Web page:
Built as the Princess Theatre in 1910, the structure showed silent films and hosted vaudeville acts before converting to talkies in 1929. On Christmas Eve 1935, fire took the structure down to its foundation and masonry entrance facing Broadway. Per the Encyclopedia of Arkansas, the theater was rebuilt and quickly sold to M. A. Lightman of Memphis, a successful theater owner and founder of the Malco Theatre group. Renamed the Malco Theatre, it was renovated in 1946 to showplace status, featuring the finest projection and sound equipment of any theater in the South.
Behind the glowing neon and brightly lit marquee was the theater’s less-flattering policy of segregated entrances and seating, which existed between 1929 and 1964. Ironically, this sad remnant of pre-civil rights Arkansas is now an important historical artifact; the Arkansas Historic Preservation Program has stated that the Broadway entrance to the theater may be one of only two formerly segregated entrances still in existence in the United States.
The historic entrance is slated for restoration, and Blade, whose show was housed here in the 1990s and who came home to stay in 2017, has every intention of preserving it as a reminder of the struggle for equality. That, as well as the other fascinating areas within the theater, combine for a living time capsule of Hot Springs lore.
“[The Malco] is going to be here long after I’m gone,” he said. “It was an investment not only in myself, but in the City of Hot Springs. As all the new [downtown] developments have come to pass, I think it’s well worth it.”
The Ritz Theatre
213 South Main St. • Malvern
Movie theaters provide a wealth of memories that are essential to a person’s upbringing. First dates, family outings and favorite films all form a powerful emotional connection between the community and the theater itself.
So when the Ritz Theatre closed its doors for good in December 2018, alarms started going off all over Malvern, which had enjoyed the Main Street cinema for 80 years. And salvation came quickly from the local community college.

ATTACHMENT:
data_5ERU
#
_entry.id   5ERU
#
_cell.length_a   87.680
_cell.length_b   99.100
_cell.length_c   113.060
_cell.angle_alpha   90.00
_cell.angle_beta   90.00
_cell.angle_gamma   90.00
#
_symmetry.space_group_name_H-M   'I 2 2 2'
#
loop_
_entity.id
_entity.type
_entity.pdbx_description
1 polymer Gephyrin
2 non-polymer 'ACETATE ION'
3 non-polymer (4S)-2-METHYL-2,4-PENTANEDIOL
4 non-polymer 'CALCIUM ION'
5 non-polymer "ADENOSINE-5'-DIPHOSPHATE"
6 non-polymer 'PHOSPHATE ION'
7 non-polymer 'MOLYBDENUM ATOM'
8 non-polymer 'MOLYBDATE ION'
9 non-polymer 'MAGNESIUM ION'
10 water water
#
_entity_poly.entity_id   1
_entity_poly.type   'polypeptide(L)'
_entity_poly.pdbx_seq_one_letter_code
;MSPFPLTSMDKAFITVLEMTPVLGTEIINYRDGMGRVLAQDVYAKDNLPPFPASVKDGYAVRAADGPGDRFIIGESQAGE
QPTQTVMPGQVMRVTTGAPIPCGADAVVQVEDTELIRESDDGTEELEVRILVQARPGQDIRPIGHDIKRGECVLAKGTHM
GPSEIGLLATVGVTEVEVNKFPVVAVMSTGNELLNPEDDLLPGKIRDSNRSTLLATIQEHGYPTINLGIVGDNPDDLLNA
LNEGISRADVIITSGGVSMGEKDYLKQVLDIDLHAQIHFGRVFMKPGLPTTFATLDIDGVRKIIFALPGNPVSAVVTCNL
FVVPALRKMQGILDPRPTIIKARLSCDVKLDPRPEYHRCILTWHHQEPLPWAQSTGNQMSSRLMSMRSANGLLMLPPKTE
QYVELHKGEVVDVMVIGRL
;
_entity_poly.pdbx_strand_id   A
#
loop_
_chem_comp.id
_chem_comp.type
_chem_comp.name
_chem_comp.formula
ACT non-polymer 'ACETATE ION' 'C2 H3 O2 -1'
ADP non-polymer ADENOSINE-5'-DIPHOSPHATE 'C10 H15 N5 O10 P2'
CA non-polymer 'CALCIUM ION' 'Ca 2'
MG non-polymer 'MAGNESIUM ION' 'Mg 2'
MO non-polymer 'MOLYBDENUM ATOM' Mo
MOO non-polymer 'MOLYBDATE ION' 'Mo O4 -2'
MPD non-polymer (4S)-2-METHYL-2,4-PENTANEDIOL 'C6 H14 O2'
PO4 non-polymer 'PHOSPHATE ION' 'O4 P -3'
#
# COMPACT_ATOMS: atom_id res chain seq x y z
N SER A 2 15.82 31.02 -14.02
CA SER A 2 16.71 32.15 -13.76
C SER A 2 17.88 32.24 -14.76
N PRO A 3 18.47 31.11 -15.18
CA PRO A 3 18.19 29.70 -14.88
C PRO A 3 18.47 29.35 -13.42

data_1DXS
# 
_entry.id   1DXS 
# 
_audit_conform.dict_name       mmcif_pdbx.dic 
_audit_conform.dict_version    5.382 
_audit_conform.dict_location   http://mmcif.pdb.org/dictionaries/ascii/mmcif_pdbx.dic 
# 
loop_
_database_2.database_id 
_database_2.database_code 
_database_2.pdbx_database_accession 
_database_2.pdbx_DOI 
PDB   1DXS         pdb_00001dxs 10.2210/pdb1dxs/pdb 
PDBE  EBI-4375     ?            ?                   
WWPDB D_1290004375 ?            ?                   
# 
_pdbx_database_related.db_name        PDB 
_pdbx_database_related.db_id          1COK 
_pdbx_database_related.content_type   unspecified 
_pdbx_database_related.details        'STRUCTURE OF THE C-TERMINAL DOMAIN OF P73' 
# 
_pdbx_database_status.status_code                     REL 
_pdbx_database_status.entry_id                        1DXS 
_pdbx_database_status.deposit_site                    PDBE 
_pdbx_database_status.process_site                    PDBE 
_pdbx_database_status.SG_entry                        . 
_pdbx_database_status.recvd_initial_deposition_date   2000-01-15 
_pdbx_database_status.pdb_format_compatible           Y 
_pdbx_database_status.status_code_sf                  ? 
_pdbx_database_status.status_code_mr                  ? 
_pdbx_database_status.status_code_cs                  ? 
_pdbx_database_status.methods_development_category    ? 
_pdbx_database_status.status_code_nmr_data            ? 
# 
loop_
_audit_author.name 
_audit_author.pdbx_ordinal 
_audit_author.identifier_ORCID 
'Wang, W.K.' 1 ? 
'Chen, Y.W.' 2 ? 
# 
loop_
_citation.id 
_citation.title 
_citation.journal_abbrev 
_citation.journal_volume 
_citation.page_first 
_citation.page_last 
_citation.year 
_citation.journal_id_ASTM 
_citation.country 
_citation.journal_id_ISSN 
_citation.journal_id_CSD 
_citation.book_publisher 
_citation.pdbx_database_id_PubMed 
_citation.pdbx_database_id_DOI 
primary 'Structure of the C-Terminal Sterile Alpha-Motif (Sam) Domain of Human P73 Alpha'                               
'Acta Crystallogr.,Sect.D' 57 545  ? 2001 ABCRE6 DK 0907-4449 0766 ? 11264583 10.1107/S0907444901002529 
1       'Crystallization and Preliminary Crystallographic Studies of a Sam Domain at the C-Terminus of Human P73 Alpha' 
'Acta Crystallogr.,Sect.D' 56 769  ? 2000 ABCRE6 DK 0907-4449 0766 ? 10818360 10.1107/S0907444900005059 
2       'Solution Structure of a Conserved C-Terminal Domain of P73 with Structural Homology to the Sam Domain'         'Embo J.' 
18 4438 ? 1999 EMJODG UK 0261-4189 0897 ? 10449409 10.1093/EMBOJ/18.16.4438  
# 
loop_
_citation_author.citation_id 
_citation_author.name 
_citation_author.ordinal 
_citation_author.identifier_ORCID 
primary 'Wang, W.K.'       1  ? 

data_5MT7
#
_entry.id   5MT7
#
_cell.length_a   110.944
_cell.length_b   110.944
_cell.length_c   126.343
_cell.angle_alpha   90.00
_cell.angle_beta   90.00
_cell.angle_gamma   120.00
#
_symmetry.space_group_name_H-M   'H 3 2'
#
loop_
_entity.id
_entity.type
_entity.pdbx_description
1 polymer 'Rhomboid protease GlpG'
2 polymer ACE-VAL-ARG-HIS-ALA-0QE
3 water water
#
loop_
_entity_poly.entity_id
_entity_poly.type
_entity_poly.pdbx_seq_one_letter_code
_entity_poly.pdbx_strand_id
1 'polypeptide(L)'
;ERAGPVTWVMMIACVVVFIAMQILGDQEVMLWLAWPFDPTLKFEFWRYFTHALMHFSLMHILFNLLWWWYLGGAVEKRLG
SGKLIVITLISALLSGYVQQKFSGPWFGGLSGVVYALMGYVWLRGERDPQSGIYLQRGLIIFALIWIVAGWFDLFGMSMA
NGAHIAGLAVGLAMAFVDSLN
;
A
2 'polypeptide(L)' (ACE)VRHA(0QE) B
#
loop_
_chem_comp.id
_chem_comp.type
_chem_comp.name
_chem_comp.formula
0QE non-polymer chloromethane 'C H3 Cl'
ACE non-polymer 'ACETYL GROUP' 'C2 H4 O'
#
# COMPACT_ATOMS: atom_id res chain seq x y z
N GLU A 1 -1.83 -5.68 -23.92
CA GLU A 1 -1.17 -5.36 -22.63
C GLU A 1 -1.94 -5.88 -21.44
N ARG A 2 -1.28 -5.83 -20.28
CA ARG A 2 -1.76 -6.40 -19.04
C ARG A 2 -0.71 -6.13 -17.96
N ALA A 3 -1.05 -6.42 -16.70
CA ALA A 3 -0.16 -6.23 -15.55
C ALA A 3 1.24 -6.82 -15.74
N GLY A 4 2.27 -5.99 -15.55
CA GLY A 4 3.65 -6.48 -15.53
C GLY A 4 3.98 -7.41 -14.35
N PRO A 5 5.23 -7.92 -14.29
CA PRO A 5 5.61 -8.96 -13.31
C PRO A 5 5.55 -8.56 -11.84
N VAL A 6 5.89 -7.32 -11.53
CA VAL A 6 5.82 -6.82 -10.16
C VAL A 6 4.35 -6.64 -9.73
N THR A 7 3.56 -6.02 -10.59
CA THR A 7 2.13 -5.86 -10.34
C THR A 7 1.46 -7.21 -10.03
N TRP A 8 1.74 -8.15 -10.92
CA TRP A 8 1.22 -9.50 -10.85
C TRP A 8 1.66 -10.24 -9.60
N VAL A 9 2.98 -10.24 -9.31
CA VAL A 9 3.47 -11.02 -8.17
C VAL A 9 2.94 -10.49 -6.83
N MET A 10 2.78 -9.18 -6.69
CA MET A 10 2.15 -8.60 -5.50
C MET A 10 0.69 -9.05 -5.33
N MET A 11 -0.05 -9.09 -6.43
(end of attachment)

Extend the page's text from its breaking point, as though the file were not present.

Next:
In March 2019, Arkansas State University Three Rivers (then College of the Ouachitas) announced it was buying the landmark Ritz Theatre with plans on restoring it to its former neon-laced glory.
“The College has lots of good things on the horizon, and the purchase of the theater is one of the greatest,” Dr. Steve Rook, university chancellor, said at the time. “It is our hope that the restorations we plan to make to the property will be the catalyst that starts a revitalization of the downtown area.”
The university announced plans to return the theater to its original footprint with a single open theater and stage at the front and an open, functioning balcony. It will retain its ability to show movies, but the planned usage goes well beyond that.
“The theater will become a community performing arts center, and the university will hold special events at the theater while also making it available to community organizations and individuals,” Rook said. “A facility such as this has been discussed in the Hot Spring County Conversations meetings, and our plan is to make it a reality.”
Like many historic theaters, the Ritz’s story is a tale of ups and downs that mirror that of small-town Arkansas itself. Built in 1938 and rebuilt after a fire in 1947, it was the second-longest active movie theater west of the Mississippi River at the time it closed. During its run, it had the distinction of being the first movie theater in the South to feature air conditioning. But changing times and changing entertainment tastes eventually doomed the Ritz Theatre as a commercial venture.
Now, the residents of Malvern are excited for what the future holds for the historic structure. And they won’t have to wait long as ASU Three Rivers has been successful in landing grants to revitalize The Ritz permanently.
“What a significant accomplishment this is for Malvern, Hot Spring County, ASU Three Rivers and the historic Ritz Theatre,” Rook said. “I’m really excited to see this project get underway and for the community to begin to see progress to its theater.”